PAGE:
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italian voteAs the 21st century continues to progress, nearly every Western country has legalized same-sex marriage or gay civil union in some regard. The United States itself just witnessed a landmark Supreme Court decision under President Obama’s administration in which gay marriage was finally legalized. To this day, Italy remains an exception to rule since it is still a country largely swayed by the Roman Catholic Church.

The Italian Senate is making efforts to catch up with the rest of the Western world by beginning a vote on legislation to legalize civil unions. It has been several years since a similar Senate effort failed, and lawmakers are now facing an issue that has deeply divided Italy.

The Prime Minister Matteo Renzi himself endorsed the national legislation, but ideologies of those involved with the bill clash significantly. While advocates of the civil union bill explain that it is needed to resolve the harsh prejudice against gay couples, opponents feel that the clause in the bill that allows a gay spouse to adopt his or her stepchild is simply a deceitful way to support surrogacy, which is currently illegal in Italy.

Some people in Italy, including the Health Minister Beatrice Lorenzin, view surrogacy as “ultra-prostitution”. In fact, Ms. Lorenzin feels so strongly against surrogacy that she proposed making criminal sanctions to discourage the use of surrogacy among gay couples. Her feelings on surrogacy sway her opposition to the civil union legislation due to the bill’s clause allowing one gay spouse to adopt his or her spouse’s biological child.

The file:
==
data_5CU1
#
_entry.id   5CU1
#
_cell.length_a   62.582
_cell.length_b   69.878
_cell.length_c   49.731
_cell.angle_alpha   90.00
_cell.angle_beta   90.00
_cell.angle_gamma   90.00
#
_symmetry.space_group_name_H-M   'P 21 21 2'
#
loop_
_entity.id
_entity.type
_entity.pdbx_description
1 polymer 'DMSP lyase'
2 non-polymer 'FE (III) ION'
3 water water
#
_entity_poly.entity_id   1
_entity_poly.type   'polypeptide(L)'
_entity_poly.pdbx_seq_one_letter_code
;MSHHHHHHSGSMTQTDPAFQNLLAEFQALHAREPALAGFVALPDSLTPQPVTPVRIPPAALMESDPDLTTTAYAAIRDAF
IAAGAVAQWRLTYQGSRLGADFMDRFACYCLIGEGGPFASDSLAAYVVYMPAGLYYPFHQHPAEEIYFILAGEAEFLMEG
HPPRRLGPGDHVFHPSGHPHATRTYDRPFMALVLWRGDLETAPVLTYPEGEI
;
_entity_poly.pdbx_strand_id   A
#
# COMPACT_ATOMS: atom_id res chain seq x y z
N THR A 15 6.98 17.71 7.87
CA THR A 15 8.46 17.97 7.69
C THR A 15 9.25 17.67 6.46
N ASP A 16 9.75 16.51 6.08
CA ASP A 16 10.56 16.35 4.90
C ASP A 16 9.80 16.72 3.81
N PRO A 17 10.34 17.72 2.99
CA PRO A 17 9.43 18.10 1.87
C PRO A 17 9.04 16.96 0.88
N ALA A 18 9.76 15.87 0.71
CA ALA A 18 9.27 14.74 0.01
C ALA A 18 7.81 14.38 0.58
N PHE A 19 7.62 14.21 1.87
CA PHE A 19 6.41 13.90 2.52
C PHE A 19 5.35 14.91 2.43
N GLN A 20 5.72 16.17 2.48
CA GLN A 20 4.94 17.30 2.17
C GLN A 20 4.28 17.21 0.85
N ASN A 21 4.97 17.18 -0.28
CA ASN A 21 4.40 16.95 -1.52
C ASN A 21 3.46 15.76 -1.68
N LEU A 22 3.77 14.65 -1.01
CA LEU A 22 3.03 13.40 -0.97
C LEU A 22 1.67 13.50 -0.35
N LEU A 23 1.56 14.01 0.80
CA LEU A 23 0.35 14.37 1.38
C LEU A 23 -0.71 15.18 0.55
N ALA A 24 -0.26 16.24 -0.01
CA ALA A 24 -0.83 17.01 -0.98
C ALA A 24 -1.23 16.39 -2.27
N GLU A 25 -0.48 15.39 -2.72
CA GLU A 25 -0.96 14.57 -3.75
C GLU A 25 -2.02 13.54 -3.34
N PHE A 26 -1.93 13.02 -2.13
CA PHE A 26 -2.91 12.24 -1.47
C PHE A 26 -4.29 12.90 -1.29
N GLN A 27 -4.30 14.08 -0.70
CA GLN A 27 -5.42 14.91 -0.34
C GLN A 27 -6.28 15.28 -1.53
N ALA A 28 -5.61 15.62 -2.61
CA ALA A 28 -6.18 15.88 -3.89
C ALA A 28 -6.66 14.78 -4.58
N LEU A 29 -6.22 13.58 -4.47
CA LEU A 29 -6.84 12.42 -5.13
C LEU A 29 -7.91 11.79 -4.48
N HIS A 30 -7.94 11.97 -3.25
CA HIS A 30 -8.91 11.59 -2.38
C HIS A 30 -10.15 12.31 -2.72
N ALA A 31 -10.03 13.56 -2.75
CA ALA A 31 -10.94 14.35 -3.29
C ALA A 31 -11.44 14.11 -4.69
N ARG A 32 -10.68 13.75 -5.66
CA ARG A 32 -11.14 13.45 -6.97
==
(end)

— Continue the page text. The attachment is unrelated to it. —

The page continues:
At the end of February 2016, the Italian Senate finally succeeded in approving the same-sex civil union bill. The victory came at the cost of diluting the content; the controversial stepchild adoption clause had to be cut out. While Prime Minister Renzi wrote that the Senate’s legislation passage symbolized hope’s victory over fear and courage’s domination of discrimination, but gay rights groups are angry that the bill does not address same-sex adoption rights.

While gay couples now do have the right to take a partner’s name, inheritance rights and next of kin rights, and pension privileges, same-sex couples are still in limbo regarding their ability to adopt children. Many in Italy hope that the bill’s passage has opened the door to future legislation that will continue to provide gay couples with the adoption and surrogacy rights they deserve.

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